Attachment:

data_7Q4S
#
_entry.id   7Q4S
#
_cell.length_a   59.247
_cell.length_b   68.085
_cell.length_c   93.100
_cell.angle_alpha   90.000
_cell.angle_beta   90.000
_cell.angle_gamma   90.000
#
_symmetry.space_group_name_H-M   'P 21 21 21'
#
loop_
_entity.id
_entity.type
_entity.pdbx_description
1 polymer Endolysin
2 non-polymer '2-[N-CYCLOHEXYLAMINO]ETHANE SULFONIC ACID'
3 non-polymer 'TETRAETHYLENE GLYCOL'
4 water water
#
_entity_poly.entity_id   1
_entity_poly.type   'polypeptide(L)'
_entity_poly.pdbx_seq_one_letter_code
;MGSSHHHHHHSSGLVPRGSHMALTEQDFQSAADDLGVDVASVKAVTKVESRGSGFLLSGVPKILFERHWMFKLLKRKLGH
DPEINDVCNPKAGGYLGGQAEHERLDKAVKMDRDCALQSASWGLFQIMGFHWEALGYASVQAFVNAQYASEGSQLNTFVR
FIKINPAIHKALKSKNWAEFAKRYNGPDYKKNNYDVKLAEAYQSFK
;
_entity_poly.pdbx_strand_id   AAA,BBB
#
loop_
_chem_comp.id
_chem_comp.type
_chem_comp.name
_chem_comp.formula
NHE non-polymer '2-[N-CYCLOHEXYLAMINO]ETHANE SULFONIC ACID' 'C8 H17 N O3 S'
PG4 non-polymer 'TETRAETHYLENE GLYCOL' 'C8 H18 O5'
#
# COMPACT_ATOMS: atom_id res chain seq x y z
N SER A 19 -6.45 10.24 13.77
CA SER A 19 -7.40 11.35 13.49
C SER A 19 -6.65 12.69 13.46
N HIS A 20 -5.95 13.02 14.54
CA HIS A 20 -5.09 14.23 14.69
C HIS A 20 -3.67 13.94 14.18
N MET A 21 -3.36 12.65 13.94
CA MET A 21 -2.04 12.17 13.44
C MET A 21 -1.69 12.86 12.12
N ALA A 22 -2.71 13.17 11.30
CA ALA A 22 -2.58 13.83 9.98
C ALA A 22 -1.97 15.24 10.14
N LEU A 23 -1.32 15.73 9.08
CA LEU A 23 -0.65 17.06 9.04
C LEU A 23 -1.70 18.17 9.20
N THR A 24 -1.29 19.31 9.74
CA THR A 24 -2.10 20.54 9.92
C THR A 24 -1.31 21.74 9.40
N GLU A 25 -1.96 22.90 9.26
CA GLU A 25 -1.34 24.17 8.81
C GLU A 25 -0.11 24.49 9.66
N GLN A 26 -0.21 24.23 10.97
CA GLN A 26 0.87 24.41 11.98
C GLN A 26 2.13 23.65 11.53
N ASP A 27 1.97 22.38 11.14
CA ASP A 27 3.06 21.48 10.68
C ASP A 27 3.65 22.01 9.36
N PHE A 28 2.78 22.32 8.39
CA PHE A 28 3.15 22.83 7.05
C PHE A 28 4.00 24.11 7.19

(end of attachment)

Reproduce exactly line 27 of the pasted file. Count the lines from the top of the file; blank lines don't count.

DPEINDVCNPKAGGYLGGQAEHERLDKAVKMDRDCALQSASWGLFQIMGFHWEALGYASVQAFVNAQYASEGSQLNTFVR